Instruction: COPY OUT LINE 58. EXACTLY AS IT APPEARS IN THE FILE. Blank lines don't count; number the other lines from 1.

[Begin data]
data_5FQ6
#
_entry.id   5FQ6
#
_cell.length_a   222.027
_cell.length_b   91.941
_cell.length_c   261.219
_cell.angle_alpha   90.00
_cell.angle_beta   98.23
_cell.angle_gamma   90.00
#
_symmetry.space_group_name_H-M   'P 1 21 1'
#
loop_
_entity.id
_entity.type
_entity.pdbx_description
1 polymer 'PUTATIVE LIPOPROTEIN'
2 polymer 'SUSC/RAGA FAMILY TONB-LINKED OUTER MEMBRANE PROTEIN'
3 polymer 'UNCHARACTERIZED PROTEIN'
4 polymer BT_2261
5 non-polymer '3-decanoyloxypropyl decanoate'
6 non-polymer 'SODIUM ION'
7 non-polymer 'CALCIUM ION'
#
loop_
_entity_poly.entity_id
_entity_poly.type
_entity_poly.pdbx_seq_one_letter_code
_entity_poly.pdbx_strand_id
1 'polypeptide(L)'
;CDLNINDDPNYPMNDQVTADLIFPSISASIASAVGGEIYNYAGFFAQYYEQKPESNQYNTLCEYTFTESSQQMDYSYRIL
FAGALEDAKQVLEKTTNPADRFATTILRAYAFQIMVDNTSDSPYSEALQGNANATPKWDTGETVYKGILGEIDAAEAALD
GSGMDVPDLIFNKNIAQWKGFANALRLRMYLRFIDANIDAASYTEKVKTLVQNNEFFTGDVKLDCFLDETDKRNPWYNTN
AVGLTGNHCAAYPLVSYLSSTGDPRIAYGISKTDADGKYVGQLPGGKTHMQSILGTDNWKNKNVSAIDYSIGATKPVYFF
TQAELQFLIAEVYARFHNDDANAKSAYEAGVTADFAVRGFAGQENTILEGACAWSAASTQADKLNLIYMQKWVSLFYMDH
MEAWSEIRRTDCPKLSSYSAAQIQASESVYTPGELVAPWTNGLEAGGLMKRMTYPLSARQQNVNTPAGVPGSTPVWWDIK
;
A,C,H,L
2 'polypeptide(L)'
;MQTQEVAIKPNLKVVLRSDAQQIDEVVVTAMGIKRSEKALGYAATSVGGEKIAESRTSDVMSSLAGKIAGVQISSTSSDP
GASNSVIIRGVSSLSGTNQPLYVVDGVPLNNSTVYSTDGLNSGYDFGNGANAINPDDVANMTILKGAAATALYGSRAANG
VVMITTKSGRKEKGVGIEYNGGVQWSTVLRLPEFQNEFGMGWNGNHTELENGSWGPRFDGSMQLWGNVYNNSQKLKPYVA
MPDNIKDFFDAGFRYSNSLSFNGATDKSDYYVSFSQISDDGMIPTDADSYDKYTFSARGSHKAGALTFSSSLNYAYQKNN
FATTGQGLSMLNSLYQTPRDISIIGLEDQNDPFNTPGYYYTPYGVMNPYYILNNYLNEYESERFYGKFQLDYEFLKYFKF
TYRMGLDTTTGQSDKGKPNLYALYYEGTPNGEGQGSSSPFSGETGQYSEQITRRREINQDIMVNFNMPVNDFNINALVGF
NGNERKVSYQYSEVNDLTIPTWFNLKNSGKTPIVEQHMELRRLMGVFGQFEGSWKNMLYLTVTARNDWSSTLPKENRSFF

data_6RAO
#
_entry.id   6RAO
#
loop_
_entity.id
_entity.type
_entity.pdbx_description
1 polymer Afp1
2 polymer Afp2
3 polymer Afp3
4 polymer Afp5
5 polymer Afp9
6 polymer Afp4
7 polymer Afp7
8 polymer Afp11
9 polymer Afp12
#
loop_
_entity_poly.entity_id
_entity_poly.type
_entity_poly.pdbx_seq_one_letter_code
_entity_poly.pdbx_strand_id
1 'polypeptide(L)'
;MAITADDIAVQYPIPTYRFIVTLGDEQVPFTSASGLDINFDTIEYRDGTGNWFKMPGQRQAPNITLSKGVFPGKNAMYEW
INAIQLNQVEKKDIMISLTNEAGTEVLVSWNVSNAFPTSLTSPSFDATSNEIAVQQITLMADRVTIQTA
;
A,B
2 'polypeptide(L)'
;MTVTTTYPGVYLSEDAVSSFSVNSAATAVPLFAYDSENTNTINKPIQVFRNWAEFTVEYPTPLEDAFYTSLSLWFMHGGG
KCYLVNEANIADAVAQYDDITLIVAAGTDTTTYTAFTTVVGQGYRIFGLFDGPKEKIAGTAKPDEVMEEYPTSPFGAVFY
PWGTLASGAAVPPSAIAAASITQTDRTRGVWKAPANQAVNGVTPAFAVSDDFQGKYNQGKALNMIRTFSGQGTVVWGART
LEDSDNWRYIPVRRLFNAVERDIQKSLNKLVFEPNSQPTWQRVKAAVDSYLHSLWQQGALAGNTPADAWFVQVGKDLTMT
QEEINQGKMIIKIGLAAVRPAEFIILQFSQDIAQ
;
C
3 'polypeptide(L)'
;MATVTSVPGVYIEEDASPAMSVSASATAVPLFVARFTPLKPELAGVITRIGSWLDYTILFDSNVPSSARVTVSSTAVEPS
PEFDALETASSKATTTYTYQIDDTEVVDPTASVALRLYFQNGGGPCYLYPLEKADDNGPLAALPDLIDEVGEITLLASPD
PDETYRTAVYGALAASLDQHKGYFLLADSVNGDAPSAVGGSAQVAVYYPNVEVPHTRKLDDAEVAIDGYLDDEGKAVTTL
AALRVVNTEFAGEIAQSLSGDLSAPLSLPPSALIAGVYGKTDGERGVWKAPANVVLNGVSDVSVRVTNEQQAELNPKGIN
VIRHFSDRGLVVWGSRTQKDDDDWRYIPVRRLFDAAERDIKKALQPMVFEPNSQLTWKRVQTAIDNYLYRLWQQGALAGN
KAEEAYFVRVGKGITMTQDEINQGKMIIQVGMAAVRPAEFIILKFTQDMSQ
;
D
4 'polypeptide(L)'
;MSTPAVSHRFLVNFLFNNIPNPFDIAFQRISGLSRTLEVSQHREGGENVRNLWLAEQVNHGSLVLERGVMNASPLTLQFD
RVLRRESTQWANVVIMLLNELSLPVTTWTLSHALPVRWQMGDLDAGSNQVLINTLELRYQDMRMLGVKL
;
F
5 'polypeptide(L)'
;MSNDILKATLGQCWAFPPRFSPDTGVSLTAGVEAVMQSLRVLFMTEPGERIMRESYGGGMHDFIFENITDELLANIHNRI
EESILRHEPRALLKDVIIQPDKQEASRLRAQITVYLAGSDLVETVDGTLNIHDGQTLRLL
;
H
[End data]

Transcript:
3 polymer Afp3